My younger sister Sydney sent me and email a week or so ago, with a link to a video on autism. The video was a lecture given at Yale University on social development in autism. Sydney told me I MUST watch this video. I knew she was serious, because she watches lectures constantly and hardly ever mentions me having to watch them. She suggested watching from the 39 minute mark to the end. This portion of the lecture focuses on eye tracking methods they used on adolescents and two year olds. It was completely fascinating!
Tracking the eyes of these individuals, as they watched care givers on video, gave a world of information to these researches. Their findings give substantial reasoning behind why autistic individuals tend to look at the mouth of others talking instead of the eyes. Their findings also substantiate the possibilities of detecting autism in early infancy!!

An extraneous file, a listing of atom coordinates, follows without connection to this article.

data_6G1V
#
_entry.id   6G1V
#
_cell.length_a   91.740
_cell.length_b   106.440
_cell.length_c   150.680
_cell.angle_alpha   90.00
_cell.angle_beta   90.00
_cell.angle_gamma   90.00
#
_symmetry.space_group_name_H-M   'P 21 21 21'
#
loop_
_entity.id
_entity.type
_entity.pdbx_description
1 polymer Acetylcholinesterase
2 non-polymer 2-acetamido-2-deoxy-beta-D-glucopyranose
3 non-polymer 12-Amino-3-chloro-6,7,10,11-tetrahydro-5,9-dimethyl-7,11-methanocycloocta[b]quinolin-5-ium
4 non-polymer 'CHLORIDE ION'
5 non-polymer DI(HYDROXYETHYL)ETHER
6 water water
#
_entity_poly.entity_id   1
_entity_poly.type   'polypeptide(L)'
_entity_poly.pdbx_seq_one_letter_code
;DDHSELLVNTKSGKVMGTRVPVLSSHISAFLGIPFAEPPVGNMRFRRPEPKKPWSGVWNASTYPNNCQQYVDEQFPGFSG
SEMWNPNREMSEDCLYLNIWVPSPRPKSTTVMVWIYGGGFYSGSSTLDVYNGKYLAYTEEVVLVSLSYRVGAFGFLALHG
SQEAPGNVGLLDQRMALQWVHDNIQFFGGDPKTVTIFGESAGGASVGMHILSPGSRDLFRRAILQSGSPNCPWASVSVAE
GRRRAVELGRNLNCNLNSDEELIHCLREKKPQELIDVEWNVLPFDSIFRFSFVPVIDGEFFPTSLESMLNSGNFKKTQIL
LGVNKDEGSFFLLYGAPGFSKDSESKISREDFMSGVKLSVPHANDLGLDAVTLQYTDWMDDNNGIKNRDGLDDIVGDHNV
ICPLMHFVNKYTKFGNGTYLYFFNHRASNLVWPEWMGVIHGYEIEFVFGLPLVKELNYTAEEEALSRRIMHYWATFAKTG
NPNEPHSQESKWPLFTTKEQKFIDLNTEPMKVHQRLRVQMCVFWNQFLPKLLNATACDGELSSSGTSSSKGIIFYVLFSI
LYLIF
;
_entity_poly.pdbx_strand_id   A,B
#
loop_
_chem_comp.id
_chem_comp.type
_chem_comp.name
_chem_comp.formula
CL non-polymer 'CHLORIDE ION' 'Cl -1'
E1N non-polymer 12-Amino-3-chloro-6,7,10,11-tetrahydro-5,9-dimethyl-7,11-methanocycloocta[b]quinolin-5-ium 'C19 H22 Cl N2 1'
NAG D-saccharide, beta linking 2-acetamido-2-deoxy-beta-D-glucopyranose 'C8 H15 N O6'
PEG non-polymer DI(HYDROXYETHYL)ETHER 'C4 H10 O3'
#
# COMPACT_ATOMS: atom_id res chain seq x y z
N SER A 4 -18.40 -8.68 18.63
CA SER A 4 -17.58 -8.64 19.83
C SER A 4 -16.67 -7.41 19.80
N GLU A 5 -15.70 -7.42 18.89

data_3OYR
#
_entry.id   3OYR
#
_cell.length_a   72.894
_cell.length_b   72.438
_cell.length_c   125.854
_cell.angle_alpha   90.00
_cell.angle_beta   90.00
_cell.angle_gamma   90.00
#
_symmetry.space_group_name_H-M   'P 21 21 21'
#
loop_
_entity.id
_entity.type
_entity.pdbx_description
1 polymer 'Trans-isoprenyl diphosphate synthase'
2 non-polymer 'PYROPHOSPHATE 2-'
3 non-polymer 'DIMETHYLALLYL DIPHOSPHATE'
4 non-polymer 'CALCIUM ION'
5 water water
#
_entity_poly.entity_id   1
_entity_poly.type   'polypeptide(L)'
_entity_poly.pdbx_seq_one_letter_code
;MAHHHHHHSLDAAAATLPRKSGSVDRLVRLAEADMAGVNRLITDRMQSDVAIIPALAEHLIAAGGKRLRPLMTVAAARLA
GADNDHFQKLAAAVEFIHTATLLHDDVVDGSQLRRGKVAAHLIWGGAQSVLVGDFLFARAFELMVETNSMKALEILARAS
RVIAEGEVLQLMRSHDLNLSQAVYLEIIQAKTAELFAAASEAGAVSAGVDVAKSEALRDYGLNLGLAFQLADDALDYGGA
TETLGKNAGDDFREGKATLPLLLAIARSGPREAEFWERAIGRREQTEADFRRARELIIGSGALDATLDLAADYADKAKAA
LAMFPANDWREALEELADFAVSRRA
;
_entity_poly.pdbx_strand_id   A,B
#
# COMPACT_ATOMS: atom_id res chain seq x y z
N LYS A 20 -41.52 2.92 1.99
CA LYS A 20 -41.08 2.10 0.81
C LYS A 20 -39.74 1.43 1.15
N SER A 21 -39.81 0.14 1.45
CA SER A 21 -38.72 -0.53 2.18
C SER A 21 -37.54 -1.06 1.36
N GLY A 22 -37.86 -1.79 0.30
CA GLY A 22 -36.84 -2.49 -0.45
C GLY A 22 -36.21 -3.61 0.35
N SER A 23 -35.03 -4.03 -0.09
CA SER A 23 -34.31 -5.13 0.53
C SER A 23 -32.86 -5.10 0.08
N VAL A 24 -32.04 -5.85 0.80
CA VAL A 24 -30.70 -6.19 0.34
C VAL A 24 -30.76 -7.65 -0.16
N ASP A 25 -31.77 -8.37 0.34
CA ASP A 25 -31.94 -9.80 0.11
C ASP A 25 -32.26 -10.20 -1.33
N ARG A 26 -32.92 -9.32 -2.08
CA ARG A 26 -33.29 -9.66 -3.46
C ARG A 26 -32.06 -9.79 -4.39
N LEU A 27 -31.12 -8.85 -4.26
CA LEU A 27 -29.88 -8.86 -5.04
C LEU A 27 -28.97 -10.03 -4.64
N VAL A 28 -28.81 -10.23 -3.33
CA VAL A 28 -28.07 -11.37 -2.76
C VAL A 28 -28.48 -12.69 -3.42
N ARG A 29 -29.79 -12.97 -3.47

I decided to watch the entire hour and a half lecture. I am glad I did!! The lecture leading up to the 35-ish minute mark, is more of a repeat of the many facts we often hear on autism. Then why watch this first part?
Dr. Ami Klin is the clinician speaking and his rhetoric and clarification on this often heard information is whats makes the first part a must watch as well. I felt like so many questions and concerns I had regarding autism were cleared as I listened to him speak. I also felt what he said was perfect information for family members or friends who may be misinformed or confused on autism and it’s implications.
Watch what you can, but I would HIGHLY recommend watching the ENTIRE lecture. Split it up if it makes watching the entire thing possible. I think you will find this as eye-opening as I did!